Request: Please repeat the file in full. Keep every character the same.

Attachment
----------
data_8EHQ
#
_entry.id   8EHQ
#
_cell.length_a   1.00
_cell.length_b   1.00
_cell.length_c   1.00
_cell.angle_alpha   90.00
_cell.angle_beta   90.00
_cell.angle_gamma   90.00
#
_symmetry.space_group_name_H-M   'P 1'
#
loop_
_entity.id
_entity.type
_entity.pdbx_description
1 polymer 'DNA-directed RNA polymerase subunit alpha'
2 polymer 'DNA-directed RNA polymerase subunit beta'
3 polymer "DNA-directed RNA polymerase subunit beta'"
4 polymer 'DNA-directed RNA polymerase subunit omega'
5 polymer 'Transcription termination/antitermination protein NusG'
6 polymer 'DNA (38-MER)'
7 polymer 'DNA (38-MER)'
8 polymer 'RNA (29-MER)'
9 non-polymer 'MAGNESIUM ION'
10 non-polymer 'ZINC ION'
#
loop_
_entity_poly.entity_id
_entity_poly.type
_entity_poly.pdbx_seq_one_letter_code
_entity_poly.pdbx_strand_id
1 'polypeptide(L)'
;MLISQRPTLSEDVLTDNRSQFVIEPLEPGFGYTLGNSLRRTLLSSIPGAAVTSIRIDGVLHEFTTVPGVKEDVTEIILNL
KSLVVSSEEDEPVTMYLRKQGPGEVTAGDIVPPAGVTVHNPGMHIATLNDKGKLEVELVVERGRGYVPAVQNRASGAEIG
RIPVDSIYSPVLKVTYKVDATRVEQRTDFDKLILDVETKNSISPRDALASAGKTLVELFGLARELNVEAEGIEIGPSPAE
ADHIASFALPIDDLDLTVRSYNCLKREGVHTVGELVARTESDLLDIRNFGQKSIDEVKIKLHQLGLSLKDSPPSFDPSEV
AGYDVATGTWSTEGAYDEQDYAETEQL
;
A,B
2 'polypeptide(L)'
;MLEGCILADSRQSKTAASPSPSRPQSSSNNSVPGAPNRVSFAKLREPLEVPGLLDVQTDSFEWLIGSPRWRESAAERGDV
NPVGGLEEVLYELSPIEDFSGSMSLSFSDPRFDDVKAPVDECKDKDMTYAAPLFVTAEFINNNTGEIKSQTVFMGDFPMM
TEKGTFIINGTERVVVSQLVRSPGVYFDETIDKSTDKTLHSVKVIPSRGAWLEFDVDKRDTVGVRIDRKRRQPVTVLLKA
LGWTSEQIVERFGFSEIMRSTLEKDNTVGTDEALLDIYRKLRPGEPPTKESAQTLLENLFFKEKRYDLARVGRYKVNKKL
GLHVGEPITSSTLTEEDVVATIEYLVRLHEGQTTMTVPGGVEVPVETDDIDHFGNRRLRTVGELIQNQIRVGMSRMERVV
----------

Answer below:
data_8EHQ
#
_entry.id   8EHQ
#
_cell.length_a   1.00
_cell.length_b   1.00
_cell.length_c   1.00
_cell.angle_alpha   90.00
_cell.angle_beta   90.00
_cell.angle_gamma   90.00
#
_symmetry.space_group_name_H-M   'P 1'
#
loop_
_entity.id
_entity.type
_entity.pdbx_description
1 polymer 'DNA-directed RNA polymerase subunit alpha'
2 polymer 'DNA-directed RNA polymerase subunit beta'
3 polymer "DNA-directed RNA polymerase subunit beta'"
4 polymer 'DNA-directed RNA polymerase subunit omega'
5 polymer 'Transcription termination/antitermination protein NusG'
6 polymer 'DNA (38-MER)'
7 polymer 'DNA (38-MER)'
8 polymer 'RNA (29-MER)'
9 non-polymer 'MAGNESIUM ION'
10 non-polymer 'ZINC ION'
#
loop_
_entity_poly.entity_id
_entity_poly.type
_entity_poly.pdbx_seq_one_letter_code
_entity_poly.pdbx_strand_id
1 'polypeptide(L)'
;MLISQRPTLSEDVLTDNRSQFVIEPLEPGFGYTLGNSLRRTLLSSIPGAAVTSIRIDGVLHEFTTVPGVKEDVTEIILNL
KSLVVSSEEDEPVTMYLRKQGPGEVTAGDIVPPAGVTVHNPGMHIATLNDKGKLEVELVVERGRGYVPAVQNRASGAEIG
RIPVDSIYSPVLKVTYKVDATRVEQRTDFDKLILDVETKNSISPRDALASAGKTLVELFGLARELNVEAEGIEIGPSPAE
ADHIASFALPIDDLDLTVRSYNCLKREGVHTVGELVARTESDLLDIRNFGQKSIDEVKIKLHQLGLSLKDSPPSFDPSEV
AGYDVATGTWSTEGAYDEQDYAETEQL
;
A,B
2 'polypeptide(L)'
;MLEGCILADSRQSKTAASPSPSRPQSSSNNSVPGAPNRVSFAKLREPLEVPGLLDVQTDSFEWLIGSPRWRESAAERGDV
NPVGGLEEVLYELSPIEDFSGSMSLSFSDPRFDDVKAPVDECKDKDMTYAAPLFVTAEFINNNTGEIKSQTVFMGDFPMM
TEKGTFIINGTERVVVSQLVRSPGVYFDETIDKSTDKTLHSVKVIPSRGAWLEFDVDKRDTVGVRIDRKRRQPVTVLLKA
LGWTSEQIVERFGFSEIMRSTLEKDNTVGTDEALLDIYRKLRPGEPPTKESAQTLLENLFFKEKRYDLARVGRYKVNKKL
GLHVGEPITSSTLTEEDVVATIEYLVRLHEGQTTMTVPGGVEVPVETDDIDHFGNRRLRTVGELIQNQIRVGMSRMERVV